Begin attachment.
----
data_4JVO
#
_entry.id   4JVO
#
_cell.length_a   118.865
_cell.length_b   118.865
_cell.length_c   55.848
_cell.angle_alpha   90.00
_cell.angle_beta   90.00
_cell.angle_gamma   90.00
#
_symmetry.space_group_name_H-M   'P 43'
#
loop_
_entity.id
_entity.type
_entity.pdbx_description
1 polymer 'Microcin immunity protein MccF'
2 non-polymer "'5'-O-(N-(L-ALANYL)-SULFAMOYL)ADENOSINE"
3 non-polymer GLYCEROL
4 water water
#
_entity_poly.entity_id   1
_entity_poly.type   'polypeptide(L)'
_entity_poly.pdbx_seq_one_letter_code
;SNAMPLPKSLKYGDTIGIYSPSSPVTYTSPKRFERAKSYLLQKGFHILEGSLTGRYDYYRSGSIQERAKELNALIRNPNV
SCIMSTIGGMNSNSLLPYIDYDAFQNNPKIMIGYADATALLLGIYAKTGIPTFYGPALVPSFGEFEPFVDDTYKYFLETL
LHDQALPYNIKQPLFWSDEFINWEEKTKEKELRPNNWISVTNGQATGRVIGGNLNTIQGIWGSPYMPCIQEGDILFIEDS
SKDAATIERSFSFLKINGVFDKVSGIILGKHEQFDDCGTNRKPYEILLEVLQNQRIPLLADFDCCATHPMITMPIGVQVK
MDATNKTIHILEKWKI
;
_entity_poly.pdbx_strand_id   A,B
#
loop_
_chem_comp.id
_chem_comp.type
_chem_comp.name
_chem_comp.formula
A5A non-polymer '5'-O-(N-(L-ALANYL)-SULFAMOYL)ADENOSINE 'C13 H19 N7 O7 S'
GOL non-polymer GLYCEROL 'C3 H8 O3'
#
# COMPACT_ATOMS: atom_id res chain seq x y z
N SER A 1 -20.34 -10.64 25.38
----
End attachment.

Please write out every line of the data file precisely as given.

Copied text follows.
data_4JVO
#
_entry.id   4JVO
#
_cell.length_a   118.865
_cell.length_b   118.865
_cell.length_c   55.848
_cell.angle_alpha   90.00
_cell.angle_beta   90.00
_cell.angle_gamma   90.00
#
_symmetry.space_group_name_H-M   'P 43'
#
loop_
_entity.id
_entity.type
_entity.pdbx_description
1 polymer 'Microcin immunity protein MccF'
2 non-polymer "'5'-O-(N-(L-ALANYL)-SULFAMOYL)ADENOSINE"
3 non-polymer GLYCEROL
4 water water
#
_entity_poly.entity_id   1
_entity_poly.type   'polypeptide(L)'
_entity_poly.pdbx_seq_one_letter_code
;SNAMPLPKSLKYGDTIGIYSPSSPVTYTSPKRFERAKSYLLQKGFHILEGSLTGRYDYYRSGSIQERAKELNALIRNPNV
SCIMSTIGGMNSNSLLPYIDYDAFQNNPKIMIGYADATALLLGIYAKTGIPTFYGPALVPSFGEFEPFVDDTYKYFLETL
LHDQALPYNIKQPLFWSDEFINWEEKTKEKELRPNNWISVTNGQATGRVIGGNLNTIQGIWGSPYMPCIQEGDILFIEDS
SKDAATIERSFSFLKINGVFDKVSGIILGKHEQFDDCGTNRKPYEILLEVLQNQRIPLLADFDCCATHPMITMPIGVQVK
MDATNKTIHILEKWKI
;
_entity_poly.pdbx_strand_id   A,B
#
loop_
_chem_comp.id
_chem_comp.type
_chem_comp.name
_chem_comp.formula
A5A non-polymer '5'-O-(N-(L-ALANYL)-SULFAMOYL)ADENOSINE 'C13 H19 N7 O7 S'
GOL non-polymer GLYCEROL 'C3 H8 O3'
#
# COMPACT_ATOMS: atom_id res chain seq x y z
N SER A 1 -20.34 -10.64 25.38